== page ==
Blog

Last Modified: 03/21/2012
  • Noviembre 20 2014
    SNAP continues to serve as the first line of defense against hunger in the United States. Half a century ago, President Lyndon B. Johnson signed the Food Stamp Act of 1964, making the Food Stamp Program (FSP), which at the time was a series of pilot projects, permanent. Despite the post-World War II economic boom felt by many Americans, some rural and urban areas of the country experienced extreme poverty as well as limited access to nutritious, affordable food. The Food Stamp Act of 1964 was an important component in President Johnson’s effort to eliminate poverty. This year, we not only...
  • Noviembre 20 2014
    Thanksgiving is the perfect opportunity to say thank you to your local farmer and to showcase local ingredients in your holiday favorites. Photo courtesy Diane Cordell An array of colors is on display at local farmers markets with products like stunning purple Graffiti cauliflower. New varieties can add a new—and local—twist to traditional dishes on your Thanksgiving table. Photo courtesy Dan Bruell On Thanksgiving, friends, families and communities come together across America to give thanks and celebrate the autumn harvest.  I love the opportunity to reflect on all that I am grateful for...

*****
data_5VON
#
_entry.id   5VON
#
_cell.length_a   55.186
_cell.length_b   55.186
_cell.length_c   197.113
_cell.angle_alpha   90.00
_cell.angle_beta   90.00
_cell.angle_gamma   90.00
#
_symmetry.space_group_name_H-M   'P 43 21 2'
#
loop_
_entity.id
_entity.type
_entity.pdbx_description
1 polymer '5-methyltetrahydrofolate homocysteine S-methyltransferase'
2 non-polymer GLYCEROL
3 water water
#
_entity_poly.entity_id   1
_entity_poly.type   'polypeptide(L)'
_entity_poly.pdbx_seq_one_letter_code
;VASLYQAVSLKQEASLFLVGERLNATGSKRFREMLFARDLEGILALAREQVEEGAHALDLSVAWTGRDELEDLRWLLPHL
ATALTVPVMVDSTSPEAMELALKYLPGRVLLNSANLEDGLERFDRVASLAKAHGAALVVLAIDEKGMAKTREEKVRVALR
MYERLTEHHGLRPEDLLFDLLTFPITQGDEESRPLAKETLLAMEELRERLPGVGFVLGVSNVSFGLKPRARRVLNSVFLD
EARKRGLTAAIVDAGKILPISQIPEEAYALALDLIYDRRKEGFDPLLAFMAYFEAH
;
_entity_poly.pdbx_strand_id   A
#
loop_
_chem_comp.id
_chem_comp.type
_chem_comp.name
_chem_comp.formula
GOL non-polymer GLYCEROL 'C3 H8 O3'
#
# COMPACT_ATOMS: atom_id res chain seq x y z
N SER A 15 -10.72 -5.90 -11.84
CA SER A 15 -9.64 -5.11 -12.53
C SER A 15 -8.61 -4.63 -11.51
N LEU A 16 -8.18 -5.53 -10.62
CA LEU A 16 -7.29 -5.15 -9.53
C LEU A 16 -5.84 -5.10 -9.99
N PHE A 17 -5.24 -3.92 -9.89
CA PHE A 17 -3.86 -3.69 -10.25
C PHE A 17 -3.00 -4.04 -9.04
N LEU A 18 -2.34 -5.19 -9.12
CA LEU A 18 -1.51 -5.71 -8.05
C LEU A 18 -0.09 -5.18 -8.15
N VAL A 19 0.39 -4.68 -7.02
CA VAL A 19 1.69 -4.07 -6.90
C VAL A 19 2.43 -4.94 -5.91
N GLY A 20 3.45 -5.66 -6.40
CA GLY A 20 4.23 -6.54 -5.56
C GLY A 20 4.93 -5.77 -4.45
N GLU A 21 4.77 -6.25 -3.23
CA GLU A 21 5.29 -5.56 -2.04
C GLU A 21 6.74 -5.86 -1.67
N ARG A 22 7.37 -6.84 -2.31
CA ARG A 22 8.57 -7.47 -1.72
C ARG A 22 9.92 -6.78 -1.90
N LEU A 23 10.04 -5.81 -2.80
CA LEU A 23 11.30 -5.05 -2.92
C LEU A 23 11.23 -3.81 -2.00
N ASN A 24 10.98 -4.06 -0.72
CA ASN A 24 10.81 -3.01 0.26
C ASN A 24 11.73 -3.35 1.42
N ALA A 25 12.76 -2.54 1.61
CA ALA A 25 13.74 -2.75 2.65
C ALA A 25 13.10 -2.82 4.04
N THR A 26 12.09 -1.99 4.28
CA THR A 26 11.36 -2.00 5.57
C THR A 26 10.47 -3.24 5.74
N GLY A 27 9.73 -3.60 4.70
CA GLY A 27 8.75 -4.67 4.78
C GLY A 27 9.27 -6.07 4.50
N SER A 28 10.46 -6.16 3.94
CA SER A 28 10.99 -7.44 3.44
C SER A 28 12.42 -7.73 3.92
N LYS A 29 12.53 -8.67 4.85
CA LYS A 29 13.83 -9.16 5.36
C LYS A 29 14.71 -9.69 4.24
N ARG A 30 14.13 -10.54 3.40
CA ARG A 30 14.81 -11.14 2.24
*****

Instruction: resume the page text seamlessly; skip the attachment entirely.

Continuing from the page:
• Noviembre 20 2014
    Farmers in The Hawkeye State produced more than $17.3 billion worth of crops in 2012 and lead the nation in acres planted to corn. Check back next Thursday as we take a look at another state and the 2012 Census of Agriculture. If you take a drive through Iowa, there is no way you can miss our beautiful farms all around you. With the most recent Census of Agriculture counting more than 30.6 million acres of land dedicated to farming, agriculture is truly at the core of Iowa.   Iowa farmers produced more than $17.3 billion worth of crops in 2012, with corn and soybeans making up the largest...
  • Noviembre 20 2014